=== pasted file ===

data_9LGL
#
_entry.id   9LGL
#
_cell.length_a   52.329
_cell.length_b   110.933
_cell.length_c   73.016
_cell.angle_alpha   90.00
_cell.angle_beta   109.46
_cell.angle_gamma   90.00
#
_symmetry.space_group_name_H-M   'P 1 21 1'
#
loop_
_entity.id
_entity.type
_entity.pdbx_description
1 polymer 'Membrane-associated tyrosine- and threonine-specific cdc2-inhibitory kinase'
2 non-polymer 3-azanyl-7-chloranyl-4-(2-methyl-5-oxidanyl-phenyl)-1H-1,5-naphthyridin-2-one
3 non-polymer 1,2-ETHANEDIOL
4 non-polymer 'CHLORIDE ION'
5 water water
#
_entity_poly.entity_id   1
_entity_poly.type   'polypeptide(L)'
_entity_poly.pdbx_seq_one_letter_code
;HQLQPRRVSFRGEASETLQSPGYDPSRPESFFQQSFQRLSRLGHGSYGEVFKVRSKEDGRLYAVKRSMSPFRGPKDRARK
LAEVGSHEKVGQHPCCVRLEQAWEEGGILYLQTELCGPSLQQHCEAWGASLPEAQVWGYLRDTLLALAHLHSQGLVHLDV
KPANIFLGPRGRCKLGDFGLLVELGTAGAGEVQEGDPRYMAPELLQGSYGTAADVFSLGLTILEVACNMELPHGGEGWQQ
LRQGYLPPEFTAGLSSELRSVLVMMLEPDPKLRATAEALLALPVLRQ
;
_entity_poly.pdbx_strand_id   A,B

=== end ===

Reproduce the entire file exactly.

data_9LGL
#
_entry.id   9LGL
#
_cell.length_a   52.329
_cell.length_b   110.933
_cell.length_c   73.016
_cell.angle_alpha   90.00
_cell.angle_beta   109.46
_cell.angle_gamma   90.00
#
_symmetry.space_group_name_H-M   'P 1 21 1'
#
loop_
_entity.id
_entity.type
_entity.pdbx_description
1 polymer 'Membrane-associated tyrosine- and threonine-specific cdc2-inhibitory kinase'
2 non-polymer 3-azanyl-7-chloranyl-4-(2-methyl-5-oxidanyl-phenyl)-1H-1,5-naphthyridin-2-one
3 non-polymer 1,2-ETHANEDIOL
4 non-polymer 'CHLORIDE ION'
5 water water
#
_entity_poly.entity_id   1
_entity_poly.type   'polypeptide(L)'
_entity_poly.pdbx_seq_one_letter_code
;HQLQPRRVSFRGEASETLQSPGYDPSRPESFFQQSFQRLSRLGHGSYGEVFKVRSKEDGRLYAVKRSMSPFRGPKDRARK
LAEVGSHEKVGQHPCCVRLEQAWEEGGILYLQTELCGPSLQQHCEAWGASLPEAQVWGYLRDTLLALAHLHSQGLVHLDV
KPANIFLGPRGRCKLGDFGLLVELGTAGAGEVQEGDPRYMAPELLQGSYGTAADVFSLGLTILEVACNMELPHGGEGWQQ
LRQGYLPPEFTAGLSSELRSVLVMMLEPDPKLRATAEALLALPVLRQ
;
_entity_poly.pdbx_strand_id   A,B